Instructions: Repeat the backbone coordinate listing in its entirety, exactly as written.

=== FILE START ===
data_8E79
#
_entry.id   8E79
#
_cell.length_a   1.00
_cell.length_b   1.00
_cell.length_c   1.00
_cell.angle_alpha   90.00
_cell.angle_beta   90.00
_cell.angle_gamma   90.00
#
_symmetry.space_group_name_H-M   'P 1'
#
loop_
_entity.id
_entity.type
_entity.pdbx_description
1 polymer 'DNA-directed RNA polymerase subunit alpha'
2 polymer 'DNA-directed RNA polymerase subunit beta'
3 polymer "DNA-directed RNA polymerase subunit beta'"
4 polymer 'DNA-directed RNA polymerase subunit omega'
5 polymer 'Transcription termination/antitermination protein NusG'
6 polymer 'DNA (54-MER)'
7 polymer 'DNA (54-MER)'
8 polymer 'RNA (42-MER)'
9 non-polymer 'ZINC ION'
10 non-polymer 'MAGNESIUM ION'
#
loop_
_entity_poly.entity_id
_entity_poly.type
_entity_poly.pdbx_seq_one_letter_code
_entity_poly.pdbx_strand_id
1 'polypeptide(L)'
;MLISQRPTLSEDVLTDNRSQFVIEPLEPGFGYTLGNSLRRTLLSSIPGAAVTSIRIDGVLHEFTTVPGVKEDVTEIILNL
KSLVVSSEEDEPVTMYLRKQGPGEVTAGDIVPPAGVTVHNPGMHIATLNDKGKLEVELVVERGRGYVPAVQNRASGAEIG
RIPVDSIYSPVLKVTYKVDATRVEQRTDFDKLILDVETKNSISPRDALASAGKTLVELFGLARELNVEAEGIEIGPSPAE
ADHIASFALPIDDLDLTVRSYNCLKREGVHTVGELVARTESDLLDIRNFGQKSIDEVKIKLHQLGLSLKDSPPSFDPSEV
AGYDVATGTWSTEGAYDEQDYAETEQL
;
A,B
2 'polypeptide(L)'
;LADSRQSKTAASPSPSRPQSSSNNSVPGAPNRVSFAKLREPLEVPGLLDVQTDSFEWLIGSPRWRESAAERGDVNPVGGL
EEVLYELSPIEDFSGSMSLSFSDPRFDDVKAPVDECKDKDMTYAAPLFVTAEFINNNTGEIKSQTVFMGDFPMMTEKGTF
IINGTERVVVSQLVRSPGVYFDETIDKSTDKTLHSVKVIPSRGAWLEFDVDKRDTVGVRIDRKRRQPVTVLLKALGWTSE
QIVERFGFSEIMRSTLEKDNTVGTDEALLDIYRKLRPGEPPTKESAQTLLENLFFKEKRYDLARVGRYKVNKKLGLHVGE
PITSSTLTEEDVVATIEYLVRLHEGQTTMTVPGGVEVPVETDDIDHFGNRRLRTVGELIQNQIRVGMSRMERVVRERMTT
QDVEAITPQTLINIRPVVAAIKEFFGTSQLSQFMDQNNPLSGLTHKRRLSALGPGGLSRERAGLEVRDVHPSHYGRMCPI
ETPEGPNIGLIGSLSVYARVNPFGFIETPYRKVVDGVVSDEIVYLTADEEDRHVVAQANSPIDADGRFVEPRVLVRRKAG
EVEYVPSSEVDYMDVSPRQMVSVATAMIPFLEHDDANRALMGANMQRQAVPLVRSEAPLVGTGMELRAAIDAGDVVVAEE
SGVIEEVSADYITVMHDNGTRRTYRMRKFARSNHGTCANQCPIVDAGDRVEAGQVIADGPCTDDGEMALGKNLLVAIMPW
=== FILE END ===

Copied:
data_8E79
#
_entry.id   8E79
#
_cell.length_a   1.00
_cell.length_b   1.00
_cell.length_c   1.00
_cell.angle_alpha   90.00
_cell.angle_beta   90.00
_cell.angle_gamma   90.00
#
_symmetry.space_group_name_H-M   'P 1'
#
loop_
_entity.id
_entity.type
_entity.pdbx_description
1 polymer 'DNA-directed RNA polymerase subunit alpha'
2 polymer 'DNA-directed RNA polymerase subunit beta'
3 polymer "DNA-directed RNA polymerase subunit beta'"
4 polymer 'DNA-directed RNA polymerase subunit omega'
5 polymer 'Transcription termination/antitermination protein NusG'
6 polymer 'DNA (54-MER)'
7 polymer 'DNA (54-MER)'
8 polymer 'RNA (42-MER)'
9 non-polymer 'ZINC ION'
10 non-polymer 'MAGNESIUM ION'
#
loop_
_entity_poly.entity_id
_entity_poly.type
_entity_poly.pdbx_seq_one_letter_code
_entity_poly.pdbx_strand_id
1 'polypeptide(L)'
;MLISQRPTLSEDVLTDNRSQFVIEPLEPGFGYTLGNSLRRTLLSSIPGAAVTSIRIDGVLHEFTTVPGVKEDVTEIILNL
KSLVVSSEEDEPVTMYLRKQGPGEVTAGDIVPPAGVTVHNPGMHIATLNDKGKLEVELVVERGRGYVPAVQNRASGAEIG
RIPVDSIYSPVLKVTYKVDATRVEQRTDFDKLILDVETKNSISPRDALASAGKTLVELFGLARELNVEAEGIEIGPSPAE
ADHIASFALPIDDLDLTVRSYNCLKREGVHTVGELVARTESDLLDIRNFGQKSIDEVKIKLHQLGLSLKDSPPSFDPSEV
AGYDVATGTWSTEGAYDEQDYAETEQL
;
A,B
2 'polypeptide(L)'
;LADSRQSKTAASPSPSRPQSSSNNSVPGAPNRVSFAKLREPLEVPGLLDVQTDSFEWLIGSPRWRESAAERGDVNPVGGL
EEVLYELSPIEDFSGSMSLSFSDPRFDDVKAPVDECKDKDMTYAAPLFVTAEFINNNTGEIKSQTVFMGDFPMMTEKGTF
IINGTERVVVSQLVRSPGVYFDETIDKSTDKTLHSVKVIPSRGAWLEFDVDKRDTVGVRIDRKRRQPVTVLLKALGWTSE
QIVERFGFSEIMRSTLEKDNTVGTDEALLDIYRKLRPGEPPTKESAQTLLENLFFKEKRYDLARVGRYKVNKKLGLHVGE
PITSSTLTEEDVVATIEYLVRLHEGQTTMTVPGGVEVPVETDDIDHFGNRRLRTVGELIQNQIRVGMSRMERVVRERMTT
QDVEAITPQTLINIRPVVAAIKEFFGTSQLSQFMDQNNPLSGLTHKRRLSALGPGGLSRERAGLEVRDVHPSHYGRMCPI
ETPEGPNIGLIGSLSVYARVNPFGFIETPYRKVVDGVVSDEIVYLTADEEDRHVVAQANSPIDADGRFVEPRVLVRRKAG
EVEYVPSSEVDYMDVSPRQMVSVATAMIPFLEHDDANRALMGANMQRQAVPLVRSEAPLVGTGMELRAAIDAGDVVVAEE
SGVIEEVSADYITVMHDNGTRRTYRMRKFARSNHGTCANQCPIVDAGDRVEAGQVIADGPCTDDGEMALGKNLLVAIMPW